Reposted from Motor City Kossacks by peregrine kate
Water Wars Ramp Up in Detroit
During NN14 in Detroit last July, Detroit water activists were able to take advantage of the pressure brought to bear by the presence and awareness of politically-progressive visitors to the city to stage a successful march and rally on behalf of a more just and humane resolution to the manufactured crisis over water access in Detroit.
Those modest gains seem distant and small now that the Detroit Water and Sewerage Department is gearing up for yet another round of draconian shutoffs to consumers within the DWSD service area, city and suburbs alike. Latest estimates publicized via the Detroit Free Press are for approximately 25,000 households (or approximately 75,000 people, over 10% of the current population of the city of Detroit) to lose their access to water starting next week. But even more shutoffs could happen over the next several months, since [per this article from 4/18/2015]
A city report obtained by the Free Press shows more than 73,000 active residential accounts with $47 million in bills at least two months late.
The documents show the city has been unable to move many customers into good standing. As of last June, there were more than 79,000 delinquent accounts owing $42 million.
These delinquent accounts represent approximately 25% of all residential accounts in the city of Detroit, according to figures stated here.
Detroit water activists continue to challenge the city administration's plans to promote an "assistance" plan, which may be funded up to $6 million as of this summer. That amount may sound like a lot of money, and indeed it is. Yet given arrearages of up to $2,000/household (in some cases), and in comparison with the total outstanding due of almost $50 million, that pot will soon be drained--without any substantial plan in place for preventing such a predicament to arise again soon.
Reminding authorities that "assistance is not affordability," activists with the People's Water Board, Food and Water Watch, Detroiters Resisting Emergency Management, the Michigan Welfare Rights Organization, Sierra Club and other organizations are attempting to enlist allies to back a version of the Water Affordability Plan, originally written in 2005 to address that stage of the crisis. [As one quickly realizes upon review of the water wars in Detroit, these crises relative to privatization of common resources have been unfolding for many years.]
Two long-time Detroit activists, Gloria House and Shea Howell, recently published a statement via the People's Water Board calling for adoption of the Water Affordability Plan. Some of the points they make:
The goal of the aggressive shutoffs is “changing the culture regarding the responsibility to pay for service.”
But the only way a sentence like that can make sense is if you believe there is a current culture where people are irresponsible and not willing to pay for their services.
This is the same belief that Detroiters are not paying water bills or property taxes because, as former Emergency Manager Kevyn Orr said, we are “dumb, lazy, happy and rich.” Bill Nowling, then Orr’s spokesman, tried to get him out of that comment by saying he believed the comments were “about the attitude of the body politic of the city of Detroit, not Detroiters themselves.”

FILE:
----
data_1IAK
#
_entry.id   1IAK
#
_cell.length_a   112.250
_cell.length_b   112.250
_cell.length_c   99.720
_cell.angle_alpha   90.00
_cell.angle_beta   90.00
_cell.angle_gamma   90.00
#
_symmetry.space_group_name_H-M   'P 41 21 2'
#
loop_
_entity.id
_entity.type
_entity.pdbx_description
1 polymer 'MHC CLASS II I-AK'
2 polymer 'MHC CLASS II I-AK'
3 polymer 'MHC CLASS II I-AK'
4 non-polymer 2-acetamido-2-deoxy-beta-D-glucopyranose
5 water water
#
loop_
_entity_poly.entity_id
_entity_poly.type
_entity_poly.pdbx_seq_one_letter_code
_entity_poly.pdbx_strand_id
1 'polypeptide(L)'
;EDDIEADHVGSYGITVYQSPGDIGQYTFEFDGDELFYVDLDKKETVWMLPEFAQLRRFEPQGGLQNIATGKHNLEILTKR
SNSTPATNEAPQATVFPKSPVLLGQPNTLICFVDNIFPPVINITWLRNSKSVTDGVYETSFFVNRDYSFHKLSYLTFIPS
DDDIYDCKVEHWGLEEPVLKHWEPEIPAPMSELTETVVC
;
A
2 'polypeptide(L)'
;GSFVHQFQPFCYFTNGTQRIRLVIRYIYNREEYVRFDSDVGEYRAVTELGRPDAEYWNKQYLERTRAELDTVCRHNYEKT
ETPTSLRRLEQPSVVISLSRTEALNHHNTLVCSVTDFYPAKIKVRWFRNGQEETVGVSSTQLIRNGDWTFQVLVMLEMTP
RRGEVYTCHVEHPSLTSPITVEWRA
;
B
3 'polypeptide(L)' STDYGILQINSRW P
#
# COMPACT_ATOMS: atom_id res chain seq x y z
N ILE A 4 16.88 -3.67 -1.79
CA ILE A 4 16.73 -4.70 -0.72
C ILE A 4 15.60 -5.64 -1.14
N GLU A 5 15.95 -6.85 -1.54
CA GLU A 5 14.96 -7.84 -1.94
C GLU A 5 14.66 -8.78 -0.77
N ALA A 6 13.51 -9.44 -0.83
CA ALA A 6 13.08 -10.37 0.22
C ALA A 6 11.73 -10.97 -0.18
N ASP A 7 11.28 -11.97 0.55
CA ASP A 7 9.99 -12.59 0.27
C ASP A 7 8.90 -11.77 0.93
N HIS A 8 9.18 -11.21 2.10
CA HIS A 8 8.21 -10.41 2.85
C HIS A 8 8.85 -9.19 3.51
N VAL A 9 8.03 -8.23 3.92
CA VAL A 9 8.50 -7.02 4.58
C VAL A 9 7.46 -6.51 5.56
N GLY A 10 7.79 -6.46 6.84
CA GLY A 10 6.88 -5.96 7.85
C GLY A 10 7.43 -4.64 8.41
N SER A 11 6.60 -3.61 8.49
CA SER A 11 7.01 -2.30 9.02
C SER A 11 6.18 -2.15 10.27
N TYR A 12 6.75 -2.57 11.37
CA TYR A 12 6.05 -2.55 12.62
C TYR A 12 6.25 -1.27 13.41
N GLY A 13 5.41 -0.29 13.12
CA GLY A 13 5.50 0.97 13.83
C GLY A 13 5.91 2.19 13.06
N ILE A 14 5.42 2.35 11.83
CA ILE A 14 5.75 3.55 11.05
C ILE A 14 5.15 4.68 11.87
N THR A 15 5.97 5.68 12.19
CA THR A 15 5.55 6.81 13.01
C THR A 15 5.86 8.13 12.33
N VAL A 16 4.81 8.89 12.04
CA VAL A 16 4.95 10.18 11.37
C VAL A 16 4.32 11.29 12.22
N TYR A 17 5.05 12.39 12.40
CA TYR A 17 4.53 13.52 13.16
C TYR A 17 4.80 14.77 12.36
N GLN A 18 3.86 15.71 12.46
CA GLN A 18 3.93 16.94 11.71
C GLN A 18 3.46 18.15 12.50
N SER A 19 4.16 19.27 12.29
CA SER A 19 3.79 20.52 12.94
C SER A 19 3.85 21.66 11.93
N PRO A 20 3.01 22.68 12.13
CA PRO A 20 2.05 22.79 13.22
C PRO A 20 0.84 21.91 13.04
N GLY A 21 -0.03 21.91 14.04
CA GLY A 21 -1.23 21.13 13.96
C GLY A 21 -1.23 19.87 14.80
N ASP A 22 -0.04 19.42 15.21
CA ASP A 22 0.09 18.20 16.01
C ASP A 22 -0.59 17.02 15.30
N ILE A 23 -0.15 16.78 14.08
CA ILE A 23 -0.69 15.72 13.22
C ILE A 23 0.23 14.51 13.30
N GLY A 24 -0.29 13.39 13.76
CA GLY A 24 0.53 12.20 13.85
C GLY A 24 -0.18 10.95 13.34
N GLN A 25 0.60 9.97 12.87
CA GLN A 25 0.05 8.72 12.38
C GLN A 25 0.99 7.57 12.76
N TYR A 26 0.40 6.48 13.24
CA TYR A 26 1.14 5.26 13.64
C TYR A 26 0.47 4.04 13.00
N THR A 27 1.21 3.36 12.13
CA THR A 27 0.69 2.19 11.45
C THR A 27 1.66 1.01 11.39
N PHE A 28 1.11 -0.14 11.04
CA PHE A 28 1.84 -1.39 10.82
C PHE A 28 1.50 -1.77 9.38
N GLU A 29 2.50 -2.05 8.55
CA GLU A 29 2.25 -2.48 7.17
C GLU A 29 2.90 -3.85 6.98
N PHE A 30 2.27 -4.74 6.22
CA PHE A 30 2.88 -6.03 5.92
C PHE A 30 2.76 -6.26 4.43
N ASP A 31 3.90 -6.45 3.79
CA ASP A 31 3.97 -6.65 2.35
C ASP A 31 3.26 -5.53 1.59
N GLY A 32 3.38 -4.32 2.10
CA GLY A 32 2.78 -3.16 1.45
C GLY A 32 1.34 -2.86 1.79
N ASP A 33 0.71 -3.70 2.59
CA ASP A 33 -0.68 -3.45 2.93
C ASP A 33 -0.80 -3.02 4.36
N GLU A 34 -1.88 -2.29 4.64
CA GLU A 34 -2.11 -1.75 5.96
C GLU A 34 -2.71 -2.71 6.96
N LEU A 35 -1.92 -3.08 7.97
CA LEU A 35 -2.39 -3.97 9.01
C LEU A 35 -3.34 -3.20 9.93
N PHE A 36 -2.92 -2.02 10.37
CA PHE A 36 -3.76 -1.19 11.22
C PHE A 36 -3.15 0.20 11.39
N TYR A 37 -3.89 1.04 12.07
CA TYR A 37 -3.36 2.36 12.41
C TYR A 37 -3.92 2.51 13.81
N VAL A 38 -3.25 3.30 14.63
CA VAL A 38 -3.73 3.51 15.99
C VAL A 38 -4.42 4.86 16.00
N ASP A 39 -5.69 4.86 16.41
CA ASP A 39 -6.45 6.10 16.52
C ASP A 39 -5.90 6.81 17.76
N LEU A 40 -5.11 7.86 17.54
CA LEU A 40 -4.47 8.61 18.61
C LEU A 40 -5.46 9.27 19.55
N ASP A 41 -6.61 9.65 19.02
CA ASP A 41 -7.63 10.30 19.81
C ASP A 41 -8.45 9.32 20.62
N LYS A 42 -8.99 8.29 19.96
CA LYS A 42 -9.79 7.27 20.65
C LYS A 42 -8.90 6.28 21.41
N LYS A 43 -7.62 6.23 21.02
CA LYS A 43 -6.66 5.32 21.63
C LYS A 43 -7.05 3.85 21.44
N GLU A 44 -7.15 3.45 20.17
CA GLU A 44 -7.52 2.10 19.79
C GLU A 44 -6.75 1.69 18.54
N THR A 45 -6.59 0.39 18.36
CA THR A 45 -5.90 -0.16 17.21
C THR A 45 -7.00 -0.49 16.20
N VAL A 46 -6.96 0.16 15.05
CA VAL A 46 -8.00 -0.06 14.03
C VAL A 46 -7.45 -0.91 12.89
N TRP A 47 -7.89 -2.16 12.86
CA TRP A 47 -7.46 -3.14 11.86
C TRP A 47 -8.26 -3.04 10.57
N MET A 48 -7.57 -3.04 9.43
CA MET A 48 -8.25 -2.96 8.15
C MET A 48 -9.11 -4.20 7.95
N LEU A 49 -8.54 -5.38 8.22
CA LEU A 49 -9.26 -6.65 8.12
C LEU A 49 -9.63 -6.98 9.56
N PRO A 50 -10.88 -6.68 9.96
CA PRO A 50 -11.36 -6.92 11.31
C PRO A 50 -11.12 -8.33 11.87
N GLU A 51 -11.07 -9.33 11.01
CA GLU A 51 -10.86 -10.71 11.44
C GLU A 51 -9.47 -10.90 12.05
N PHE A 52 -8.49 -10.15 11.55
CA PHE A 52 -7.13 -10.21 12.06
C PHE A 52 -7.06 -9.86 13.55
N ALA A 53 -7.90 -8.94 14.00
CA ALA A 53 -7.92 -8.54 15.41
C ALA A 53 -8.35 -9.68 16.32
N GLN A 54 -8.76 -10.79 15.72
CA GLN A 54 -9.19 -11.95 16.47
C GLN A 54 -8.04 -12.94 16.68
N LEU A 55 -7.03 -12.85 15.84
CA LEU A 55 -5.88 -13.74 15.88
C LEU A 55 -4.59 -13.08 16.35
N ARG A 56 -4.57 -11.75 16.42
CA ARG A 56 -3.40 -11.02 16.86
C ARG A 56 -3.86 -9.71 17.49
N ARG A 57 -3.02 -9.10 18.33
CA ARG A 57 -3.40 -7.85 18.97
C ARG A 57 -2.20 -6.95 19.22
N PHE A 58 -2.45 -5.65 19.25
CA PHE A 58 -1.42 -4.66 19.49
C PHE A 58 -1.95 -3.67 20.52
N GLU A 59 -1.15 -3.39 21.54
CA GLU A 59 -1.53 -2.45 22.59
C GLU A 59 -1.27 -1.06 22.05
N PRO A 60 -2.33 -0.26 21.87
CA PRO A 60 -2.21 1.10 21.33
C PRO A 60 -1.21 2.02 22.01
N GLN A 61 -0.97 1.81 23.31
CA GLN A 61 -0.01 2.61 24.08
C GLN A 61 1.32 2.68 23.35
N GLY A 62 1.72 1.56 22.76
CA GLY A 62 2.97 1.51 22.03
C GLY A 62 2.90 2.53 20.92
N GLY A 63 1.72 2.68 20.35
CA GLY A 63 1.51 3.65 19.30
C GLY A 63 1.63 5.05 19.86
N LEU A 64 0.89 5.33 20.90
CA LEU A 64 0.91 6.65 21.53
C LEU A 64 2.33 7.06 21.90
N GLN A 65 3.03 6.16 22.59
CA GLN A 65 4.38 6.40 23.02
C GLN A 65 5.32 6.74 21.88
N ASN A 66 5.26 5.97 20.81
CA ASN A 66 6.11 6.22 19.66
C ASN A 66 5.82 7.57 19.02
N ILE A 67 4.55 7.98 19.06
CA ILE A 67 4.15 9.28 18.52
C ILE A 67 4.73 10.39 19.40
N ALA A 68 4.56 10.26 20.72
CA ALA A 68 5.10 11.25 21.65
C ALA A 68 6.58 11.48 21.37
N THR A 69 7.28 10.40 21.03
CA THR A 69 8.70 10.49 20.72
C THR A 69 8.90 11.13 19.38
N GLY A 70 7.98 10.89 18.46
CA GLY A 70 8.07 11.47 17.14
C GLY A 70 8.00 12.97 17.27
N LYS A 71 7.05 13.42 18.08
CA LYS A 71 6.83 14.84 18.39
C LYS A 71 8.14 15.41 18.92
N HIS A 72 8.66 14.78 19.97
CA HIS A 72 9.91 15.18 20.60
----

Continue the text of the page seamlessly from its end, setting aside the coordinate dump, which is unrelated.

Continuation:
Such nonsensical distinctions are offered to cover the deep-seated racism that characterizes the attitude of many people toward Detroiters.
This attitude pathologizes the people of Detroit. It casts us as deficient, ignores our history, denies our humanity, and disrespects and diminishes our lives. It functions to blind the public to both the pain and the strengths of the city.
Most Detroiters know that we not only work hard, but we often do the hardest work. With the disappearance of jobs and capital, we have been struggling to create new ways of living and working together....
In fact, we have willingly voted ourselves the highest taxes in the state in order to provide for our schools, parks, community colleges, museums, zoo and art programs.
Now with jobs gone, pay cuts, pension cuts, increasing medical bills, increasing heating bills, the highest water rates in the state, predatory lending, overinflated property taxes and auto insurance more than double that of the suburbs, people are scrambling to keep home and hearth together. [3/25/15]
The problem is not going away. Water is life. What will the city of Detroit look like with potentially 1/4 of its households--adding this year's shutoffs to last year's--without access to clean, safe water and sewage treatment?
If you're interested in offering a little bit of support, please consider signing this petition on Change.org sponsored by the Michigan Welfare Rights Organization: Don't Deny Detroit Families the Human Right to Water
For more information, I strongly recommend monitoring the People's Water Board blog, and tracking #WaterWednesday I'll continue to post updates, and I welcome input from other people closer to the action than I.
Please join me after the fleur-de-Kos for more.